Ten Recommendations for Managing Organizational Integrity Risks

 

Ten Recommendations for Managing Organizational Integrity Risks

Ten Recommendations for Managing Organizational Integrity Risks
Ten Recommendations for Managing Organizational Integrity Risks
To understand how organizations today are striving to create ethical organizations, Professor Molina presents case studies of four health care organizations.

Summary

Wednesday, August 3rd, 2016 - 10:21
Author(s): 

This report continues the IBM Center’s long interest in risk management. This report, however, examines an aspect of risk management that is often overlooked: managing “organizational integrity” risks, based on a case study of four major public and private health care organizations. Professor Molina defines organizational integrity as occurring when an organization functions consistently with the purposes and values for which it was created. The report discusses two types of integrity issues an organization must monitor: integrity violations and integrity risks.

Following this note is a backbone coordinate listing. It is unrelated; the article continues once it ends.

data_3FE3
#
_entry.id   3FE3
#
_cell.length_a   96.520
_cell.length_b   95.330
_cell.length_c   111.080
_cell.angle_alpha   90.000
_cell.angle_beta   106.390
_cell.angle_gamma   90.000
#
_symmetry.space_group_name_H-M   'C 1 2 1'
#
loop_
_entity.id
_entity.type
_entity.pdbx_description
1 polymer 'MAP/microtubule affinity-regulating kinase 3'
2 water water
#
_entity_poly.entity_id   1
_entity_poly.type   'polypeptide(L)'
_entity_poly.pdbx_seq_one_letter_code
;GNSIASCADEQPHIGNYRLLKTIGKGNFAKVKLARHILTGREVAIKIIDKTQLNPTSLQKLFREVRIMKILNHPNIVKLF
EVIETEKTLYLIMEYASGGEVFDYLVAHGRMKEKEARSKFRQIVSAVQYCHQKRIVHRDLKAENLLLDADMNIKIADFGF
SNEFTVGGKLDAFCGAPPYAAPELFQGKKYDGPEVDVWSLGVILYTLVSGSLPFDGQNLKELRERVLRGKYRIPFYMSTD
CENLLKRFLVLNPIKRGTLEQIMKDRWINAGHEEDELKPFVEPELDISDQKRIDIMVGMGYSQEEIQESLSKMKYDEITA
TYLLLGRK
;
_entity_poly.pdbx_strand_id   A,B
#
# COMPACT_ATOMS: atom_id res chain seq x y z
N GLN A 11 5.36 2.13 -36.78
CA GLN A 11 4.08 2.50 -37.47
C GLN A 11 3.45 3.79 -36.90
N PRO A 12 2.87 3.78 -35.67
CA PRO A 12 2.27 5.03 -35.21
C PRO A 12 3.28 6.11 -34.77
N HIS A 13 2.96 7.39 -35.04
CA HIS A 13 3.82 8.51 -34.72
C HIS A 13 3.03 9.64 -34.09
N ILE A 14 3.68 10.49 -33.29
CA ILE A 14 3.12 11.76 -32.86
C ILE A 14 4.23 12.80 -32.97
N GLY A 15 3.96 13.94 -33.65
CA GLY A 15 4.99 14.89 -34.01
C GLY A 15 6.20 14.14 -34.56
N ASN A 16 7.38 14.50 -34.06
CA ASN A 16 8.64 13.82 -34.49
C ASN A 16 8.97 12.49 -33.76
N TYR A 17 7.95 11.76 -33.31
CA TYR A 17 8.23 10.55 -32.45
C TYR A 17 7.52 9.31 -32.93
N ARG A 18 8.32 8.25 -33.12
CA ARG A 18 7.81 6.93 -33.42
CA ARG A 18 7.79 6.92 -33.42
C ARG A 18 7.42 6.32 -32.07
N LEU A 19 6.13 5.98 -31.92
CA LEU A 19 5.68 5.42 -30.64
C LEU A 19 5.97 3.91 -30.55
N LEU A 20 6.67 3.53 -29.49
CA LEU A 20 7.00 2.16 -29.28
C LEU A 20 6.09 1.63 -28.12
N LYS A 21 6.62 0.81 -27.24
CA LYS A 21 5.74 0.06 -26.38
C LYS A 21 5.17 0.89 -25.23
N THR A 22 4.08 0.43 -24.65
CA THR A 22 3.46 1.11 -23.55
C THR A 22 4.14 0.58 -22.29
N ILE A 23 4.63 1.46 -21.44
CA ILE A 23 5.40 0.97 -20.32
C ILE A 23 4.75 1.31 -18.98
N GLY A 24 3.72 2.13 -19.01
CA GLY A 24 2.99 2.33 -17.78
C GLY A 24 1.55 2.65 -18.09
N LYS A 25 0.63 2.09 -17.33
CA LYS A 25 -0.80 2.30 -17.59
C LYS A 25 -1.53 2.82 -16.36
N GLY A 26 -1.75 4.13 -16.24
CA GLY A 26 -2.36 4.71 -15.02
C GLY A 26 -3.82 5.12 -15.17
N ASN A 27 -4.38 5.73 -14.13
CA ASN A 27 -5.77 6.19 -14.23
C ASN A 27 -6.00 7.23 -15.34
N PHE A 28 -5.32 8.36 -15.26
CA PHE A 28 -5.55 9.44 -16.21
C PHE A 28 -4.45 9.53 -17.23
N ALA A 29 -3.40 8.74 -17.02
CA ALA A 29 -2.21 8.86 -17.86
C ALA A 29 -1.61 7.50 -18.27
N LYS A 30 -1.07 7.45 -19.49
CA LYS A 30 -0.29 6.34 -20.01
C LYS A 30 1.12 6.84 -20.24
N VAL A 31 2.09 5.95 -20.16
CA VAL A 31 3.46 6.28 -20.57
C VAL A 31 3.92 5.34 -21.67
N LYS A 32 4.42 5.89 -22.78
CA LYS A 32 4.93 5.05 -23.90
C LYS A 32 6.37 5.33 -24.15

To understand how organizations today are striving to create ethical organizations, Professor Molina presents case studies of four health care organizations—Cleveland Clinic, Mayo Clinic, Veterans Health Administration (Department of Veterans Affairs), and the Military Health System (Department of Defense—and describes how each is managing organizational integrity risks. The case studies highlight lessons learned and best practices from each of the organizations examined.

Based on the four case studies, as well as the author’s research on the subject, Professor Molina sets forth 10 recommendations on how public managers can better handle organizational risk integrity. A key recommendation involves the need for all organizations to effectively balance their emphasis on rules and sanctions (also known as compliance-based tools) and values-based tools which focus on organizational culture. The recommendations are clearly applicable to government, as well as to organizations in the private and nonprofit sectors.

This report serves as an excellent companion piece to recent IBM Center reports which examined other aspects of risk management that can help government agencies. In his report Managing Risk, Improving Results: Lessons from Improving Government Management from GAO’s High-Risk List, Donald Kettl examines the types of risk identified by the Government Accountability Office and how agencies can more effectively guard against such risks. In their report Improving Government Decision Making through Enterprise Risk Management, Douglas W. Webster and Thomas H Stanton discuss how agencies can more effectively deploy and use an enterprise risk management approach.